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Shading and blending are hard art skills to master, whether you’re using traditional materials or a digital drawing program like Procreate or Procreate Pocket. Luckily, with Procreate, there are some tricks you can use to make your shading life easier.
To shade and blend on Procreate, the best tool to use is the smudge tool paired with one of the airbrushes. By adjusting the size of the smudge brush, it’s possible to achieve the best shading for both small and precise areas, as well as large and sweeping areas.
Despite how challenging and frustrating it can be, shading and blending with Procreate has become one of my favorite things to do when I’m creating art. Believe me; once you get the hang of it, it’s SO much fun.
We’re diving into ways that I shade and blend with Procreate when creating my own work. These shading techniques will make you feel confident about your own shading and fall in love with it, like I have.
Let’s dig in!
How to Use the Smudge Tool to Shade on Procreate
The smudge tool is a great resource when shading and blending on Procreate. While any brush can be paired with the smudge tool, a brush from the airbrushing collection is a great choice given how delicate and airy it is when using it for fading and shadows.
What I love about shading and blending with the smudge tool is that it gives you a lot of freedom both in Procreate and Procreate Pocket.
You can pair it with any brush you need, you can change its opacity so that it’s more subtle or intense, and you can change the size of it for more sweeping or detailed work.
To set up the smudge tool, all you need to do is click on it to open its brush panel. If the smudge tool isn’t already selected, click on it once to select it and then click on it again to open the brush panel.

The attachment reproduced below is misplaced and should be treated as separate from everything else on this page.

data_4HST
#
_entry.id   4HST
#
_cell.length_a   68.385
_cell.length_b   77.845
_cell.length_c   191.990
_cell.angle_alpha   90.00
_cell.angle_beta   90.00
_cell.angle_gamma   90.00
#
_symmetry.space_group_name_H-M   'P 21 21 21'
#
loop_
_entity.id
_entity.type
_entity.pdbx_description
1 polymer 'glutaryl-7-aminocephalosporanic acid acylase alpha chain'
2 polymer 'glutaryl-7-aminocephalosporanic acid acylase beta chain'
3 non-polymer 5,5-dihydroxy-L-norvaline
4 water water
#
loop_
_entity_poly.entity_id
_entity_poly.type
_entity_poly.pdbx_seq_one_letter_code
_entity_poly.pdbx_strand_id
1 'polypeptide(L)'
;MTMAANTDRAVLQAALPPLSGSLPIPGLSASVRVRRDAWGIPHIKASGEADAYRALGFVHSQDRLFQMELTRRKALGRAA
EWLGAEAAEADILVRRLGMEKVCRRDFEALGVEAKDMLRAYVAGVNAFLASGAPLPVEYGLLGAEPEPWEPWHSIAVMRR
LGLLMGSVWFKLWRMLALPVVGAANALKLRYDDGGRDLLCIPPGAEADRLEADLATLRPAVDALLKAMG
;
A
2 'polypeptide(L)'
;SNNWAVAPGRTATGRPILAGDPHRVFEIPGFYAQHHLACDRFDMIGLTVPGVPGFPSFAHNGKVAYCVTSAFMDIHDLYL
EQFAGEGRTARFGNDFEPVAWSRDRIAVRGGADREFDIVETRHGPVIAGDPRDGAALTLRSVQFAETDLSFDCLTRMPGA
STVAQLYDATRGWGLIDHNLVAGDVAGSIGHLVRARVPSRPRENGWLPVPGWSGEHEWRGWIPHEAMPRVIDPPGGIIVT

From there, pick the brush you would like to use with the smudge tool.
Picking a Brush to Use with the Smudge Tool
You can use ANY brush with the smudge tool. But, that doesn’t mean you SHOULD.
There are brushes that are very well suited for shading. In fact, you can get some AWESOME brushes that are specifically designed to be used with the smudge tool for shading. This Smudge pack is fantastic.
If you want additional options, I have a whole guide about Procreate shading brushes and Procreate blending brushes you can check out.
Procreate’s standard brushes can work really well with the smudge tool as well.
Personally, my favorite brush to use when shading with the smudge tool is the Soft Blend brush in the Airbrushing collection. In general, I feel like this brush does a really great job of creating soft and seamless shading, blending, and fading.
That said, the brush you choose really depends on the project you’re working on and the effect you’re going for. Given that you have SO many options to choose from, it’s great to experiment and learn how each of the brushes works with the smudge tool.
Tips for Using the Smudge Tool for Shading in Procreate
Once you experiment with the smudge tool and get used to it, you’ll develop your unique ways of using it. That said, there are some universal tips that can help you get started right out of the gate.
1. Use a clipping mask when shading
It’s best practice to use your layers when creating art in Procreate. If you put everything on one layer, it’s tricky to make changes later.
Of course, this is one of those habits that we all know we should do, but struggle to remember. Drawing is more fun than creating layers!
It is important though.
For shading, you want to create new layers that have clipping masks applied to them.
Clipping masks let you apply your shading to your shapes on a new layer instead of permanently impacting your art or shape. This is a great perk that lets you quickly change or undo any shading you’ve done.
To use a clipping mask, create a new layer above the layer that the shape you want to shade is on.
Click on the layer settings and choose “Clipping Mask.”
Important tip: the clipping mask will only let you color on brush strokes that are already created. It will NOT color on blank canvas.
This is why, even though it’s a great feature, I don’t use it all of the time. A great workaround is to use the Color Drop feature to fill your canvas with white, or whatever your background color is. That way, there is technically color on your canvas already.